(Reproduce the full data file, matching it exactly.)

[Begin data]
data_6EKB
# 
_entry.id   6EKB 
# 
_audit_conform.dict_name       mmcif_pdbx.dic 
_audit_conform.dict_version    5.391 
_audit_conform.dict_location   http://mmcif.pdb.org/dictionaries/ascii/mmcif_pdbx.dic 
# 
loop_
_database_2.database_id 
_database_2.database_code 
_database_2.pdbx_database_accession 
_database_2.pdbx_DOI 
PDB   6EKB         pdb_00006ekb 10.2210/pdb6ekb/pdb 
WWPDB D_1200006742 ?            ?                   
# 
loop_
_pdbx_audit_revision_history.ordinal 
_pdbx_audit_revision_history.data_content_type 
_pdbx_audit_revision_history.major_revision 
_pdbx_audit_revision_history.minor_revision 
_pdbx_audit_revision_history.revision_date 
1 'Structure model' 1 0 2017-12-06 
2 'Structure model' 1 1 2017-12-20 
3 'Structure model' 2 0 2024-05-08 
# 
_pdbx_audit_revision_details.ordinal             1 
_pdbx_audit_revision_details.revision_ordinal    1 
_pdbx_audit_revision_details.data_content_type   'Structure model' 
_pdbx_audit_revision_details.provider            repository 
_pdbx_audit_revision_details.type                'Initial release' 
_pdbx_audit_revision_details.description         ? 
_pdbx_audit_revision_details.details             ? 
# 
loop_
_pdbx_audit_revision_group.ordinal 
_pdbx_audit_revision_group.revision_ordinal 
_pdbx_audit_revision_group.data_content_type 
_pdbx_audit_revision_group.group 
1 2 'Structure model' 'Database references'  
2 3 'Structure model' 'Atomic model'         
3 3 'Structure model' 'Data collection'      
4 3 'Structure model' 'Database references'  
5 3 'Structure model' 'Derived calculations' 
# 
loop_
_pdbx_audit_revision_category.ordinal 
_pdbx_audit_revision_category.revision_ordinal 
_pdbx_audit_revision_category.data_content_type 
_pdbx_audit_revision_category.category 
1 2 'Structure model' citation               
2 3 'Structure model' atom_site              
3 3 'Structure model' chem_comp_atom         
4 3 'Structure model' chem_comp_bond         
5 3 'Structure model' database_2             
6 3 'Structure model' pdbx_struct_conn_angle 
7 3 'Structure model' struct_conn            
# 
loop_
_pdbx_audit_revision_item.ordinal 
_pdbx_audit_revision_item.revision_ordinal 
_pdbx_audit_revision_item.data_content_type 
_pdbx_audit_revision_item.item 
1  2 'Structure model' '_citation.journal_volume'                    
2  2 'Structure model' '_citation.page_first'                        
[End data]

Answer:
data_6EKB
# 
_entry.id   6EKB 
# 
_audit_conform.dict_name       mmcif_pdbx.dic 
_audit_conform.dict_version    5.391 
_audit_conform.dict_location   http://mmcif.pdb.org/dictionaries/ascii/mmcif_pdbx.dic 
# 
loop_
_database_2.database_id 
_database_2.database_code 
_database_2.pdbx_database_accession 
_database_2.pdbx_DOI 
PDB   6EKB         pdb_00006ekb 10.2210/pdb6ekb/pdb 
WWPDB D_1200006742 ?            ?                   
# 
loop_
_pdbx_audit_revision_history.ordinal 
_pdbx_audit_revision_history.data_content_type 
_pdbx_audit_revision_history.major_revision 
_pdbx_audit_revision_history.minor_revision 
_pdbx_audit_revision_history.revision_date 
1 'Structure model' 1 0 2017-12-06 
2 'Structure model' 1 1 2017-12-20 
3 'Structure model' 2 0 2024-05-08 
# 
_pdbx_audit_revision_details.ordinal             1 
_pdbx_audit_revision_details.revision_ordinal    1 
_pdbx_audit_revision_details.data_content_type   'Structure model' 
_pdbx_audit_revision_details.provider            repository 
_pdbx_audit_revision_details.type                'Initial release' 
_pdbx_audit_revision_details.description         ? 
_pdbx_audit_revision_details.details             ? 
# 
loop_
_pdbx_audit_revision_group.ordinal 
_pdbx_audit_revision_group.revision_ordinal 
_pdbx_audit_revision_group.data_content_type 
_pdbx_audit_revision_group.group 
1 2 'Structure model' 'Database references'  
2 3 'Structure model' 'Atomic model'         
3 3 'Structure model' 'Data collection'      
4 3 'Structure model' 'Database references'  
5 3 'Structure model' 'Derived calculations' 
# 
loop_
_pdbx_audit_revision_category.ordinal 
_pdbx_audit_revision_category.revision_ordinal 
_pdbx_audit_revision_category.data_content_type 
_pdbx_audit_revision_category.category 
1 2 'Structure model' citation               
2 3 'Structure model' atom_site              
3 3 'Structure model' chem_comp_atom         
4 3 'Structure model' chem_comp_bond         
5 3 'Structure model' database_2             
6 3 'Structure model' pdbx_struct_conn_angle 
7 3 'Structure model' struct_conn            
# 
loop_
_pdbx_audit_revision_item.ordinal 
_pdbx_audit_revision_item.revision_ordinal 
_pdbx_audit_revision_item.data_content_type 
_pdbx_audit_revision_item.item 
1  2 'Structure model' '_citation.journal_volume'                    
2  2 'Structure model' '_citation.page_first'                        